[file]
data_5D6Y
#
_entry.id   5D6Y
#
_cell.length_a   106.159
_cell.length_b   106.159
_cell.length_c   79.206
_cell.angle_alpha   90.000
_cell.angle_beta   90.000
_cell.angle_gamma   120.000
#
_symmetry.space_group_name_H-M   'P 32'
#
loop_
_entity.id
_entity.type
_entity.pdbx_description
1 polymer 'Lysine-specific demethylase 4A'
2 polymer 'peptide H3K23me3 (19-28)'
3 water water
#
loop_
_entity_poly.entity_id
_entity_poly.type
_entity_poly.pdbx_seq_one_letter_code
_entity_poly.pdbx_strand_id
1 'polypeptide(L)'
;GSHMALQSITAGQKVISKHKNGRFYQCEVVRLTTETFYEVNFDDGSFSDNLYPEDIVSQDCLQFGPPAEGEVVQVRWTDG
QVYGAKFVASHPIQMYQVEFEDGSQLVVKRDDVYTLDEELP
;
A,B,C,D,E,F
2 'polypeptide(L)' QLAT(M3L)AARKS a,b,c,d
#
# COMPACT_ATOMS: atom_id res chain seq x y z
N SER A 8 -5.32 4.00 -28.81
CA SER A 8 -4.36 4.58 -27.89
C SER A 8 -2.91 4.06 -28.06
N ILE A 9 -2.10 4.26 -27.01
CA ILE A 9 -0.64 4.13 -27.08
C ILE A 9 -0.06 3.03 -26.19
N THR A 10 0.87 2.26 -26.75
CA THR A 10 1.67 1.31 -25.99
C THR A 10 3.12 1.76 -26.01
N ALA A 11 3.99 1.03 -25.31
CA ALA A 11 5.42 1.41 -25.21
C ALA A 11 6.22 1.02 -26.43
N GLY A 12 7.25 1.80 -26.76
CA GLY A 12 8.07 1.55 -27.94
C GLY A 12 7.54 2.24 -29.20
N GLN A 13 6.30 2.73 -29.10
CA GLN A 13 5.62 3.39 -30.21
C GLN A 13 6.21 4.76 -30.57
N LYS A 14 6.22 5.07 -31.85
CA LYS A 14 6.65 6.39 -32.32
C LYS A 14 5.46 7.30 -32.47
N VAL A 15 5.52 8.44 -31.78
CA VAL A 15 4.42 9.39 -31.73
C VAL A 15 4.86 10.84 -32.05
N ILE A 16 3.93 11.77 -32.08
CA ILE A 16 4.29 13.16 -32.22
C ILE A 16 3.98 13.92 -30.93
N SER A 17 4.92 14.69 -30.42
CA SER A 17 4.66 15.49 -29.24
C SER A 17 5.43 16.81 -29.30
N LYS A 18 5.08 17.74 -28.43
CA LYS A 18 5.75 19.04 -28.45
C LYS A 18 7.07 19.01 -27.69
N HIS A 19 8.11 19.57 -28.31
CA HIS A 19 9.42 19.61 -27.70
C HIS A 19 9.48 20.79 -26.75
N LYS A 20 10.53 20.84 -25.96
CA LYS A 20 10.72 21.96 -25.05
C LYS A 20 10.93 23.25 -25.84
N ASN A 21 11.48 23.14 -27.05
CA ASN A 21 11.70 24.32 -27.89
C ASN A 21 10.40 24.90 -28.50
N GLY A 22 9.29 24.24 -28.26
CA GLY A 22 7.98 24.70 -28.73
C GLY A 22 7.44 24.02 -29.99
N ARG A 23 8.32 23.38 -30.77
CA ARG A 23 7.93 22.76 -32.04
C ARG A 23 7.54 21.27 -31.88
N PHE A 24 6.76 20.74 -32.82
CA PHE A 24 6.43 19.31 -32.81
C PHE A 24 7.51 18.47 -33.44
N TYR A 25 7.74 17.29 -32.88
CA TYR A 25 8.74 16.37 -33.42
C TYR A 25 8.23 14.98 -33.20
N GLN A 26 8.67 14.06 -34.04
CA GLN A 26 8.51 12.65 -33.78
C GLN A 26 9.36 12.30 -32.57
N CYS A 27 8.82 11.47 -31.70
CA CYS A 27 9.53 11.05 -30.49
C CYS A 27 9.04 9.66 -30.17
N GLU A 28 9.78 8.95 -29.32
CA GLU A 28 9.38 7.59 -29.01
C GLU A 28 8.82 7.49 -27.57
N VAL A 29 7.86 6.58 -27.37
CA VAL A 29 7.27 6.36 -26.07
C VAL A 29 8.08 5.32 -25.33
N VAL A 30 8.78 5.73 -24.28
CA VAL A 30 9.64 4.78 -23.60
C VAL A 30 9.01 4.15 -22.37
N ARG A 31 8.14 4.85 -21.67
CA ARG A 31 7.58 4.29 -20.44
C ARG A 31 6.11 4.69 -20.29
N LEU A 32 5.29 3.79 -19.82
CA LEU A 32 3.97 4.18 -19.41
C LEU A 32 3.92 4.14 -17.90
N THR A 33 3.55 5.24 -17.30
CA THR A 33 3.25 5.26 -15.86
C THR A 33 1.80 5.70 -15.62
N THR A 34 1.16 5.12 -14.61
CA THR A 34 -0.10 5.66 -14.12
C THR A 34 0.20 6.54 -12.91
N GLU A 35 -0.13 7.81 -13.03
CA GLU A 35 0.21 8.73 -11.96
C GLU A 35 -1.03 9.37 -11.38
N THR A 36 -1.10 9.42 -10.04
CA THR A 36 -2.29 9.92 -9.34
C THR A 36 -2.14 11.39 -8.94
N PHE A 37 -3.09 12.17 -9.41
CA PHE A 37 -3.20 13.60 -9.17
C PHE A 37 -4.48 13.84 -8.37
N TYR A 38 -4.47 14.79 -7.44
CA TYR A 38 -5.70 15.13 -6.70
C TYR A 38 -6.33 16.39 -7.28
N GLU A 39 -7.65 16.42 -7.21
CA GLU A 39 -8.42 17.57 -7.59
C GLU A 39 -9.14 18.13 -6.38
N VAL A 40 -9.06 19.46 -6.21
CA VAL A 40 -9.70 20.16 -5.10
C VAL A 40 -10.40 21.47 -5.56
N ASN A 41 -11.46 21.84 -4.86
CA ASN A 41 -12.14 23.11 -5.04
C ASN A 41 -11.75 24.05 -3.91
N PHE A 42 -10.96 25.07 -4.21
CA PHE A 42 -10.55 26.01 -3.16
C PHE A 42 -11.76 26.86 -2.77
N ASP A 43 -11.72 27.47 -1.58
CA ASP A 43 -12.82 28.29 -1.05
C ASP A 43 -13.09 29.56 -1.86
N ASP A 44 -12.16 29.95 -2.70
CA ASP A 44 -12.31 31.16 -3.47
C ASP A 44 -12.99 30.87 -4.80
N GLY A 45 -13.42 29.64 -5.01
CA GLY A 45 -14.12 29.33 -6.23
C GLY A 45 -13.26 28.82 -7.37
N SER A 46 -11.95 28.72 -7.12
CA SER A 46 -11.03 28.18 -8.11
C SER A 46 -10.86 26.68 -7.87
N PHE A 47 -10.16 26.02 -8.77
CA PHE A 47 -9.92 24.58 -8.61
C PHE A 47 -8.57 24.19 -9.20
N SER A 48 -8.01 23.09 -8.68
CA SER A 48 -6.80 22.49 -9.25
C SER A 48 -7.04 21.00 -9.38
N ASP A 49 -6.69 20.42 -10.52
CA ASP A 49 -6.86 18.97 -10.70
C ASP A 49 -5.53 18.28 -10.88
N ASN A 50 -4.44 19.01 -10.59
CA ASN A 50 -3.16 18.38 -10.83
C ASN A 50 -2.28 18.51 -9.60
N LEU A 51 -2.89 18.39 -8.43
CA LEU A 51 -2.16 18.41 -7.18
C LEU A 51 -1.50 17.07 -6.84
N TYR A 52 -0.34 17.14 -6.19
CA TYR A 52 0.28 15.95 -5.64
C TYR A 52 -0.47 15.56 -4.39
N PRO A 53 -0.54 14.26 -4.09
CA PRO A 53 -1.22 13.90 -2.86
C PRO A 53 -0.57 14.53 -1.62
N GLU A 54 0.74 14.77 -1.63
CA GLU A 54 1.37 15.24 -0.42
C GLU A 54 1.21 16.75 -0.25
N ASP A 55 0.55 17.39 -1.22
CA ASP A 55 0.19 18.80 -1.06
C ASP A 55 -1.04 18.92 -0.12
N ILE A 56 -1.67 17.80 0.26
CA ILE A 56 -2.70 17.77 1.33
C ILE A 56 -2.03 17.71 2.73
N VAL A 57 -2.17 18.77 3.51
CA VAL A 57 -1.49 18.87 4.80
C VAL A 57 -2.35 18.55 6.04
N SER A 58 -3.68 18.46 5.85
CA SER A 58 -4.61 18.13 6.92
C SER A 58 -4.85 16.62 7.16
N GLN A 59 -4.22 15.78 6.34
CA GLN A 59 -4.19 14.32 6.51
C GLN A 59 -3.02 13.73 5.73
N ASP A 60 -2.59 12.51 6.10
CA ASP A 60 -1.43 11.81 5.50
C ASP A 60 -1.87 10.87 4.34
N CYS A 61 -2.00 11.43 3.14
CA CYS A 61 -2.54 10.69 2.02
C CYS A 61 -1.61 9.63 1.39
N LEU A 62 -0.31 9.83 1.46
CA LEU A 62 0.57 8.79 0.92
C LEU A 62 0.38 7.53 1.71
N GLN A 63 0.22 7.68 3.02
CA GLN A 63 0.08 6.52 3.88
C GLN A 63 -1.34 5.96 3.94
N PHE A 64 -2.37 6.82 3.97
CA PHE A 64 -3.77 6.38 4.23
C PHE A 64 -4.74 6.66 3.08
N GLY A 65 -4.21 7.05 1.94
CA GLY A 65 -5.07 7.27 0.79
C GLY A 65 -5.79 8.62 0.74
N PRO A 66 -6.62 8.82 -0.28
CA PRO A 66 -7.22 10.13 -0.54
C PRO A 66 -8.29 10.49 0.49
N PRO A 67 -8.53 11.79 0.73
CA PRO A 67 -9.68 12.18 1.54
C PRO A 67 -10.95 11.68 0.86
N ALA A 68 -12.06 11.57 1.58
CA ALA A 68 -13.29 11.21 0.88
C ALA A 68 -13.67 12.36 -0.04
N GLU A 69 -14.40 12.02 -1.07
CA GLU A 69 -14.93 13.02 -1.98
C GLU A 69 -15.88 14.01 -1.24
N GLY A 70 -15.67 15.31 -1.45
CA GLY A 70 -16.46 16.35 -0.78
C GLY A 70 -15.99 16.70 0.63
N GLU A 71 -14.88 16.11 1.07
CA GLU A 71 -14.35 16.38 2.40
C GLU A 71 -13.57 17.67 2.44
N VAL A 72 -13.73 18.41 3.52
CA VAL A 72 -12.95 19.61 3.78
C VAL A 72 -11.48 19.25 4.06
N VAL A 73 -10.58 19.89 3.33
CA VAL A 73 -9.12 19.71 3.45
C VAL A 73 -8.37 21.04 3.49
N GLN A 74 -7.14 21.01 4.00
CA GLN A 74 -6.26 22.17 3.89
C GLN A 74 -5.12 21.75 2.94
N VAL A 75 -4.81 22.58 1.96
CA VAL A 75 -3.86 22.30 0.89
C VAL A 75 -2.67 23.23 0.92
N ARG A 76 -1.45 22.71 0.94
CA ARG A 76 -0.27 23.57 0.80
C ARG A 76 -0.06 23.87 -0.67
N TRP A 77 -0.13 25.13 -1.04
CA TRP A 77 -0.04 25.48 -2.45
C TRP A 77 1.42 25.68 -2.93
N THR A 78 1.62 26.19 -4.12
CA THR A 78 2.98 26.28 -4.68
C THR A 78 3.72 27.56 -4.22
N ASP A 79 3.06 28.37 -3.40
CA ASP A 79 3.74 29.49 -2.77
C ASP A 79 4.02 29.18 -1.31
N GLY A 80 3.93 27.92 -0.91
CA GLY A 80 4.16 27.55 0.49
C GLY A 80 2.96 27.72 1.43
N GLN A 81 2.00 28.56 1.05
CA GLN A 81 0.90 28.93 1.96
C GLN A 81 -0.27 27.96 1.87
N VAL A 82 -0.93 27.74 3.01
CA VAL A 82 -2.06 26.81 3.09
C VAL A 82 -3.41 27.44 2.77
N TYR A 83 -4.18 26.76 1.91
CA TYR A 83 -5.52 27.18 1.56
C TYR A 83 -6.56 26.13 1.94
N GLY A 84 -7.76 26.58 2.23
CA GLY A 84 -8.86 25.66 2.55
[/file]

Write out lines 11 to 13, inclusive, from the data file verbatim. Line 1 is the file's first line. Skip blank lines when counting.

#
_symmetry.space_group_name_H-M   'P 32'
#